Do you plan on being on the trail after dark? Take a flashlight. You don’t have to haul around a huge light in order to see well in the dark. Get one that can comfortably fit in your pocket. Make sure you keep extra batteries on you and check the flashlight before you go out.

9 Horse-safe trails on the West Coast

Horses Trail Rides Forest PNW

1. Whiskeytown National Recreation Area; Whiskeytown, CA

Facts you need to know:

  • Camping is available.
  • There are no corrals, tie posts/rails, or water troughs onsite.
  • Bikers and hikers use trails too.
  • An entrance pass is required.

2. Pebble Beach Equestrian Center; Pebble Beach, CA

Facts you need to know:

  • Offers guided rides with their rescue horses.
  • You can bring your own horse.
  • Call in advance for details about riding your horse on the trails.
  • They offer lessons and training.
  • Kid-friendly
  • No camping available. You will have to stay in their hotel and make a reservation for your equine friend as well.

3. Hollyridge Trail to Hollywood Sign; Hollywood, CA

Facts you need to know:

  • Only Canyon Drive entrance has a parking lot.
  • Do not go to the Beachwood Gate. It was permanently closed in 2018.
  • Make sure you set out on this trail early in the day. It can get really hot and there is little to no shade along the trail.
  • This is only a day trail. There is no camping available.
  • The trail may be narrow at some spots. This is not a trail for a green horse.

4. The historic Oregon Trail; La Grande, OR

Facts you need to know:

  • There are several different entrances to ride on the Oregon Trail.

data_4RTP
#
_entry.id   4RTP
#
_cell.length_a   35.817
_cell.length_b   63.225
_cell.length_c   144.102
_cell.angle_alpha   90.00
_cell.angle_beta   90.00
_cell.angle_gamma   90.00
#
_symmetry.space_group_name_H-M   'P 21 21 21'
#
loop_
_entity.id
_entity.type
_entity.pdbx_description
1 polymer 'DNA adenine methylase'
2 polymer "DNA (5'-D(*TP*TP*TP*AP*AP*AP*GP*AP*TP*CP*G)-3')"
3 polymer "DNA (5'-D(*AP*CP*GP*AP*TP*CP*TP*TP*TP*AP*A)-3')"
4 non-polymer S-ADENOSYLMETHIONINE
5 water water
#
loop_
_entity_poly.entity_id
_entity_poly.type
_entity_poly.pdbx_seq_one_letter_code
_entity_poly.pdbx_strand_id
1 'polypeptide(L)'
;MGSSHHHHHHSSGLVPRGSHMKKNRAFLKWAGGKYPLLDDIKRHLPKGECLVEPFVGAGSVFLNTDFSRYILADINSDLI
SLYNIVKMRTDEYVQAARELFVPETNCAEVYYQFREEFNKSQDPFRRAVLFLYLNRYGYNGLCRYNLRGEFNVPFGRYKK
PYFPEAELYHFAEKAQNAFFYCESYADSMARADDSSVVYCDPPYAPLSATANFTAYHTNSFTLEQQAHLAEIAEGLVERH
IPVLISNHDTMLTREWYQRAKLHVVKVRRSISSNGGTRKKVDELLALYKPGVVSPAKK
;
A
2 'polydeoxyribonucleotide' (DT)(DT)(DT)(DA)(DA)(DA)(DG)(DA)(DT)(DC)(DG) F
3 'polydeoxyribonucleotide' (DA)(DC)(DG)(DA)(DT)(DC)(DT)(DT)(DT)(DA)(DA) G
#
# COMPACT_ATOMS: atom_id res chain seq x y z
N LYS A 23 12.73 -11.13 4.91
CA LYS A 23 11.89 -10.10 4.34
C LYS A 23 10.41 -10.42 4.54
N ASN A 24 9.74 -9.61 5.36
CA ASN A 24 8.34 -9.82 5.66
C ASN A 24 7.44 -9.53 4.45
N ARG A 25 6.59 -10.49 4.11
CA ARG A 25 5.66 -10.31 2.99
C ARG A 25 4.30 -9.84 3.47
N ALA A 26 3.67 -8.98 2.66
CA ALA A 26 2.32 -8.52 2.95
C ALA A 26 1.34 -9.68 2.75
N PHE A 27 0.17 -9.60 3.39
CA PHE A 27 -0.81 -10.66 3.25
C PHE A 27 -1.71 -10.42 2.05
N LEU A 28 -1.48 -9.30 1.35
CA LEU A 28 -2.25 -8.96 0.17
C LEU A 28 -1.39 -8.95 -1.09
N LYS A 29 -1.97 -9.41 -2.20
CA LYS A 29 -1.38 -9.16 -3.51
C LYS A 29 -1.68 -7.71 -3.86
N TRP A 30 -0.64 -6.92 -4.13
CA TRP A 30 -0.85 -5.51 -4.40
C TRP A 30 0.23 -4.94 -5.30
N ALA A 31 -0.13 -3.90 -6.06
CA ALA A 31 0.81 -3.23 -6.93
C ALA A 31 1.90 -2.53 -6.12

• The Oregon entrance is in La Grande, OR. It is the Blue Mountain Segment and runs 17 miles.
  • There are no campsites along the trail.

5. Bullards Beach State Park; near Coos Bay, OR

Facts you need to know:

  • AMAZING camping area.
  • There are 8 campsites with 2-4 corrals on each site.
  • There are trails for beginner horses up to experienced horses.
  • There is lots of beach access.
  • Make sure you make a reservation. There are a few sites that are first come first serve.

6. East Applegate Ridge Trail; Jacksonville, OR

Facts you need to know:

  • No fees
  • No camping
  • Hikers, bikers, and equestrians are all welcome.
  • The trail is 5.6 miles long.
  • Directions to the trailhead are on the website.

7. Klickitat Trail; Klickitat County, WA

Facts you need to know:

  • No camping available.
  • The trail is 26.6 miles long.
  • Check for snow conditions before you go. Hikers have reported snow on the trail in June.

8. Park Butte Lookout Trail; near Concrete, WA

Facts you need to know:

  • There is lots of snow in June. Try hitting this trail in August.
  • 7.2 miles
  • Bikes, hikers, dogs, and equestrians are all welcome.

9. Lewis River Falls Trail; near Cougar, WA

Facts you need to know:

  • The trail is open from April through November.
  • Check weather conditions and snowpack before heading out.
  • This trail is 8.6 miles long.
  • The area is popular for camping. There are no designated camp spots and no tie posts/rails or water troughs.

Your safety is important to us! Before you head out on your next adventure, stop by your local Wilco Farm Store to pick up last-minute essentials!

We would love to see your horse photos, use #mywilcolife on Facebook, Twitter, or Instagram and tag Wilco Stores.